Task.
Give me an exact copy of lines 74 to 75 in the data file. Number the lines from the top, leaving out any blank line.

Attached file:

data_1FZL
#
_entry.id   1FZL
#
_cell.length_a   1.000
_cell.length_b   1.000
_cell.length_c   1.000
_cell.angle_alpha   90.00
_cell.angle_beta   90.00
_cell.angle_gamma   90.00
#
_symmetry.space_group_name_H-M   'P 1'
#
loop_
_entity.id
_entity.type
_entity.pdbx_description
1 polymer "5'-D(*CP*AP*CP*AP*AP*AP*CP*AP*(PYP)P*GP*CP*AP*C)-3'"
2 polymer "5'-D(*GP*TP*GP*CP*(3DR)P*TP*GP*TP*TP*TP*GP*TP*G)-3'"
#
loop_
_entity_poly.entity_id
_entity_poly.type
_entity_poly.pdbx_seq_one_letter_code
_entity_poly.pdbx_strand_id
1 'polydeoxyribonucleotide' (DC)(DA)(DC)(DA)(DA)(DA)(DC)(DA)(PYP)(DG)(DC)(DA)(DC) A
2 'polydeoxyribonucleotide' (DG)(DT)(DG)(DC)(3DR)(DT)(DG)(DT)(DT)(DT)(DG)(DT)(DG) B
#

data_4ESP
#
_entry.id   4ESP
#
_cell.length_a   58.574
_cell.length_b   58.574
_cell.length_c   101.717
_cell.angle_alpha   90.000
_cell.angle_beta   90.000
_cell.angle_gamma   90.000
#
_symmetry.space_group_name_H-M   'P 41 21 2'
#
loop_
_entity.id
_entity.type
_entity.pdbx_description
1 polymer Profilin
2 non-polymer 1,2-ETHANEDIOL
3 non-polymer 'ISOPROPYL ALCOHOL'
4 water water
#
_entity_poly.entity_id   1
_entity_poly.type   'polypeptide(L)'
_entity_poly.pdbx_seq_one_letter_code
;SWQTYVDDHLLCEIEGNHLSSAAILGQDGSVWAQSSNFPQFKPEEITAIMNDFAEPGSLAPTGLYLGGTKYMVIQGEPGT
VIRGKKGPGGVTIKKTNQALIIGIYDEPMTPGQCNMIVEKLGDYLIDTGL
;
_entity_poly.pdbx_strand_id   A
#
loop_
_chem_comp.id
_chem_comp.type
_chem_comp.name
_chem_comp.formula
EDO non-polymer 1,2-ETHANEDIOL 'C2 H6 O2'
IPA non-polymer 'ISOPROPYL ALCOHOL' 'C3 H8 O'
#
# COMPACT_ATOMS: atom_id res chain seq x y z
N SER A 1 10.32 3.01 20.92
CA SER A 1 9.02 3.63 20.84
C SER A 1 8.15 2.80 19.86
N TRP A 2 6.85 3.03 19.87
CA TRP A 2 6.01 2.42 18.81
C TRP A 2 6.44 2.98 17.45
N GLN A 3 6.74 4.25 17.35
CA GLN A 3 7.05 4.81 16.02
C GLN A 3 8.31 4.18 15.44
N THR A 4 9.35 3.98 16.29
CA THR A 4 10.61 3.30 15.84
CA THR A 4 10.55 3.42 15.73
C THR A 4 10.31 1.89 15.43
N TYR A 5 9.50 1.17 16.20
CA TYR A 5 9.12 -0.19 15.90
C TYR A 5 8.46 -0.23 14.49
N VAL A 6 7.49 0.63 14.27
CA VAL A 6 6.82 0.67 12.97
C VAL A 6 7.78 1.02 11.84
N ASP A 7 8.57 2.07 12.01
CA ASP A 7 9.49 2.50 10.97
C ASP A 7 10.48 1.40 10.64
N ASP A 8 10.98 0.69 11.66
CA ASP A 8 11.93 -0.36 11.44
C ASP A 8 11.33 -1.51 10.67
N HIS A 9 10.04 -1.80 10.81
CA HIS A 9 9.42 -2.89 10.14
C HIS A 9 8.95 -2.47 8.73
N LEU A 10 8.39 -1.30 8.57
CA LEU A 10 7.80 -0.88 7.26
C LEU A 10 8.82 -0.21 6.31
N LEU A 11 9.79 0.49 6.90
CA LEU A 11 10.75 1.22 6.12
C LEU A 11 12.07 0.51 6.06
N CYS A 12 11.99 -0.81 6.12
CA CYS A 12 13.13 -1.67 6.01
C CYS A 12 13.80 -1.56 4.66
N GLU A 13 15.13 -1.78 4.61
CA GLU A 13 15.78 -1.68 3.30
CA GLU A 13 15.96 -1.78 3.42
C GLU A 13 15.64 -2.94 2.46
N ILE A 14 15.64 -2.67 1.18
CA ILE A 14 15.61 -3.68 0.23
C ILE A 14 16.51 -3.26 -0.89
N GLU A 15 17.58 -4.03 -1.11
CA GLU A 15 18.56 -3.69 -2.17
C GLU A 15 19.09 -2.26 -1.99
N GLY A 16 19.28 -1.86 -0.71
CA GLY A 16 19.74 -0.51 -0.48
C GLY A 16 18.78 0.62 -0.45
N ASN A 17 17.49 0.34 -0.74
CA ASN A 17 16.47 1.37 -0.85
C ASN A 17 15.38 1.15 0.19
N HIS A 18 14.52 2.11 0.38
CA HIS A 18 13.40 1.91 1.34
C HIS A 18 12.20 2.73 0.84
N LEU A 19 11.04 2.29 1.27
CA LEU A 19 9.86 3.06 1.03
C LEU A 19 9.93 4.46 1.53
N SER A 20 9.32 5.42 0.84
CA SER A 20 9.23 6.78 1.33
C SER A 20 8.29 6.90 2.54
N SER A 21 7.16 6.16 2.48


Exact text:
N GLN A 3 6.74 4.25 17.35
CA GLN A 3 7.05 4.81 16.02